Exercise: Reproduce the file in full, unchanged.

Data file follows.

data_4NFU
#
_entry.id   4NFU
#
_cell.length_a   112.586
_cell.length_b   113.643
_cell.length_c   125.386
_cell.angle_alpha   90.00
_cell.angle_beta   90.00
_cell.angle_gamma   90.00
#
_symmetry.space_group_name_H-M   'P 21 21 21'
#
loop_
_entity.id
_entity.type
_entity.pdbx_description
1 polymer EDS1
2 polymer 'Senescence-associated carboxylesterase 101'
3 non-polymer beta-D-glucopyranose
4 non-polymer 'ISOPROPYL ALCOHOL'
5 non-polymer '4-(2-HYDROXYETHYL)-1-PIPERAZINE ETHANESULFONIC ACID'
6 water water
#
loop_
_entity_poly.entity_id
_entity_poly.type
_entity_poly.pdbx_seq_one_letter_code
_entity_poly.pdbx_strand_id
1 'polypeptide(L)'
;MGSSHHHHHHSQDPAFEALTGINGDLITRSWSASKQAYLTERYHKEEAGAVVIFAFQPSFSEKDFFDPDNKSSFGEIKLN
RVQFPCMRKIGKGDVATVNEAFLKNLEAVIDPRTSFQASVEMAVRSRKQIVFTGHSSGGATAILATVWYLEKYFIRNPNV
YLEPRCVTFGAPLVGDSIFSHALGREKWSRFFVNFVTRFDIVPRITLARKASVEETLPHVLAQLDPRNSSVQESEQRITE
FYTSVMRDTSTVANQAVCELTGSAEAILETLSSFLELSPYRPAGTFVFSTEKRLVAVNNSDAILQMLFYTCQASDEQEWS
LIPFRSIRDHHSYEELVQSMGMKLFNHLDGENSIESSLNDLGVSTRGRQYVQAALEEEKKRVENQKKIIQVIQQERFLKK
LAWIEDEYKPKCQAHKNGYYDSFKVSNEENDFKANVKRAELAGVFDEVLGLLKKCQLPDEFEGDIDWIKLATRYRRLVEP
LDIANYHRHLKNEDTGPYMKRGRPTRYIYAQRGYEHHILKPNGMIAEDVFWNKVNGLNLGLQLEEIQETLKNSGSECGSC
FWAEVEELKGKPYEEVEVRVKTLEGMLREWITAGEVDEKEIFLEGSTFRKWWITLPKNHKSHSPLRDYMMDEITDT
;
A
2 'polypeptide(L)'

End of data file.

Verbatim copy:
data_4NFU
#
_entry.id   4NFU
#
_cell.length_a   112.586
_cell.length_b   113.643
_cell.length_c   125.386
_cell.angle_alpha   90.00
_cell.angle_beta   90.00
_cell.angle_gamma   90.00
#
_symmetry.space_group_name_H-M   'P 21 21 21'
#
loop_
_entity.id
_entity.type
_entity.pdbx_description
1 polymer EDS1
2 polymer 'Senescence-associated carboxylesterase 101'
3 non-polymer beta-D-glucopyranose
4 non-polymer 'ISOPROPYL ALCOHOL'
5 non-polymer '4-(2-HYDROXYETHYL)-1-PIPERAZINE ETHANESULFONIC ACID'
6 water water
#
loop_
_entity_poly.entity_id
_entity_poly.type
_entity_poly.pdbx_seq_one_letter_code
_entity_poly.pdbx_strand_id
1 'polypeptide(L)'
;MGSSHHHHHHSQDPAFEALTGINGDLITRSWSASKQAYLTERYHKEEAGAVVIFAFQPSFSEKDFFDPDNKSSFGEIKLN
RVQFPCMRKIGKGDVATVNEAFLKNLEAVIDPRTSFQASVEMAVRSRKQIVFTGHSSGGATAILATVWYLEKYFIRNPNV
YLEPRCVTFGAPLVGDSIFSHALGREKWSRFFVNFVTRFDIVPRITLARKASVEETLPHVLAQLDPRNSSVQESEQRITE
FYTSVMRDTSTVANQAVCELTGSAEAILETLSSFLELSPYRPAGTFVFSTEKRLVAVNNSDAILQMLFYTCQASDEQEWS
LIPFRSIRDHHSYEELVQSMGMKLFNHLDGENSIESSLNDLGVSTRGRQYVQAALEEEKKRVENQKKIIQVIQQERFLKK
LAWIEDEYKPKCQAHKNGYYDSFKVSNEENDFKANVKRAELAGVFDEVLGLLKKCQLPDEFEGDIDWIKLATRYRRLVEP
LDIANYHRHLKNEDTGPYMKRGRPTRYIYAQRGYEHHILKPNGMIAEDVFWNKVNGLNLGLQLEEIQETLKNSGSECGSC
FWAEVEELKGKPYEEVEVRVKTLEGMLREWITAGEVDEKEIFLEGSTFRKWWITLPKNHKSHSPLRDYMMDEITDT
;
A
2 'polypeptide(L)'